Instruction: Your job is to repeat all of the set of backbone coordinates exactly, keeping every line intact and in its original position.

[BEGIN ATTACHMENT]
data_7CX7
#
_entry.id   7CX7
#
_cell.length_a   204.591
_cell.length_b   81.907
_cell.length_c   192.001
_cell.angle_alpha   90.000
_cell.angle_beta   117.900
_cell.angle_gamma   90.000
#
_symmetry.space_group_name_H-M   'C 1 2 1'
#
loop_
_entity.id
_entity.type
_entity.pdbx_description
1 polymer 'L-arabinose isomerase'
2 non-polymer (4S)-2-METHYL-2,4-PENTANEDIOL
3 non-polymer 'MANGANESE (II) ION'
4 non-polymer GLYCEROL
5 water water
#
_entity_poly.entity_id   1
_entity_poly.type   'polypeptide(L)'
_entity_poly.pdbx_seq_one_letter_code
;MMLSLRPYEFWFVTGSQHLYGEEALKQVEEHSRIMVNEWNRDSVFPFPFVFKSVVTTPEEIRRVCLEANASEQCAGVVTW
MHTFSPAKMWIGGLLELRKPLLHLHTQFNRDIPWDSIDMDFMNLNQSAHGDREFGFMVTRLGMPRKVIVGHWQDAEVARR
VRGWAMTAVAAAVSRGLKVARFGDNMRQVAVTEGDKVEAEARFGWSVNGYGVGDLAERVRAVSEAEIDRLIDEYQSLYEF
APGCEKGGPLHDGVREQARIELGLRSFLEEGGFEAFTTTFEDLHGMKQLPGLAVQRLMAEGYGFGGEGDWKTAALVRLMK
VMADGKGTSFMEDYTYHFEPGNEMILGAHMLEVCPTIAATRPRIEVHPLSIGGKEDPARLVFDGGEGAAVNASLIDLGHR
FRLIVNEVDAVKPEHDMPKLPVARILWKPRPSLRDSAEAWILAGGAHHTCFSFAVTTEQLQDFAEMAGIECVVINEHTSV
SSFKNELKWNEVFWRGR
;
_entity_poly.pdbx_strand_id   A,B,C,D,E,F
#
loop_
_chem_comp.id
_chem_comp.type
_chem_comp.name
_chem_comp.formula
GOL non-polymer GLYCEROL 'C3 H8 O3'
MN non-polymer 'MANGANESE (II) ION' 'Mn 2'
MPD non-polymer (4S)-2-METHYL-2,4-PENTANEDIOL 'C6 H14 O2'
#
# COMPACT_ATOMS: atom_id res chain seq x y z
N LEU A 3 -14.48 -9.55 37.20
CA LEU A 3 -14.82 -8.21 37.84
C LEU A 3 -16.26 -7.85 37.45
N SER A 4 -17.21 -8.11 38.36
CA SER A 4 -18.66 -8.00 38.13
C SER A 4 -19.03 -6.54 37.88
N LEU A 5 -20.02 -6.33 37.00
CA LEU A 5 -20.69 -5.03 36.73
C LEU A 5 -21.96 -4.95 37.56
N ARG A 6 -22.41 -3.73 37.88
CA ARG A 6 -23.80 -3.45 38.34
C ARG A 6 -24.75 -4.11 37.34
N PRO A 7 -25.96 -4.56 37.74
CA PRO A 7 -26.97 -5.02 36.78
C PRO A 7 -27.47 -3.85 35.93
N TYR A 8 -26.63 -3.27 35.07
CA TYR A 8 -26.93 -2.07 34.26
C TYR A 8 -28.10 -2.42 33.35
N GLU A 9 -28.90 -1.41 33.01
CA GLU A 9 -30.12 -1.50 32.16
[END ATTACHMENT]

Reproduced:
data_7CX7
#
_entry.id   7CX7
#
_cell.length_a   204.591
_cell.length_b   81.907
_cell.length_c   192.001
_cell.angle_alpha   90.000
_cell.angle_beta   117.900
_cell.angle_gamma   90.000
#
_symmetry.space_group_name_H-M   'C 1 2 1'
#
loop_
_entity.id
_entity.type
_entity.pdbx_description
1 polymer 'L-arabinose isomerase'
2 non-polymer (4S)-2-METHYL-2,4-PENTANEDIOL
3 non-polymer 'MANGANESE (II) ION'
4 non-polymer GLYCEROL
5 water water
#
_entity_poly.entity_id   1
_entity_poly.type   'polypeptide(L)'
_entity_poly.pdbx_seq_one_letter_code
;MMLSLRPYEFWFVTGSQHLYGEEALKQVEEHSRIMVNEWNRDSVFPFPFVFKSVVTTPEEIRRVCLEANASEQCAGVVTW
MHTFSPAKMWIGGLLELRKPLLHLHTQFNRDIPWDSIDMDFMNLNQSAHGDREFGFMVTRLGMPRKVIVGHWQDAEVARR
VRGWAMTAVAAAVSRGLKVARFGDNMRQVAVTEGDKVEAEARFGWSVNGYGVGDLAERVRAVSEAEIDRLIDEYQSLYEF
APGCEKGGPLHDGVREQARIELGLRSFLEEGGFEAFTTTFEDLHGMKQLPGLAVQRLMAEGYGFGGEGDWKTAALVRLMK
VMADGKGTSFMEDYTYHFEPGNEMILGAHMLEVCPTIAATRPRIEVHPLSIGGKEDPARLVFDGGEGAAVNASLIDLGHR
FRLIVNEVDAVKPEHDMPKLPVARILWKPRPSLRDSAEAWILAGGAHHTCFSFAVTTEQLQDFAEMAGIECVVINEHTSV
SSFKNELKWNEVFWRGR
;
_entity_poly.pdbx_strand_id   A,B,C,D,E,F
#
loop_
_chem_comp.id
_chem_comp.type
_chem_comp.name
_chem_comp.formula
GOL non-polymer GLYCEROL 'C3 H8 O3'
MN non-polymer 'MANGANESE (II) ION' 'Mn 2'
MPD non-polymer (4S)-2-METHYL-2,4-PENTANEDIOL 'C6 H14 O2'
#
# COMPACT_ATOMS: atom_id res chain seq x y z
N LEU A 3 -14.48 -9.55 37.20
CA LEU A 3 -14.82 -8.21 37.84
C LEU A 3 -16.26 -7.85 37.45
N SER A 4 -17.21 -8.11 38.36
CA SER A 4 -18.66 -8.00 38.13
C SER A 4 -19.03 -6.54 37.88
N LEU A 5 -20.02 -6.33 37.00
CA LEU A 5 -20.69 -5.03 36.73
C LEU A 5 -21.96 -4.95 37.56
N ARG A 6 -22.41 -3.73 37.88
CA ARG A 6 -23.80 -3.45 38.34
C ARG A 6 -24.75 -4.11 37.34
N PRO A 7 -25.96 -4.56 37.74
CA PRO A 7 -26.97 -5.02 36.78
C PRO A 7 -27.47 -3.85 35.93
N TYR A 8 -26.63 -3.27 35.07
CA TYR A 8 -26.93 -2.07 34.26
C TYR A 8 -28.10 -2.42 33.35
N GLU A 9 -28.90 -1.41 33.01
CA GLU A 9 -30.12 -1.50 32.16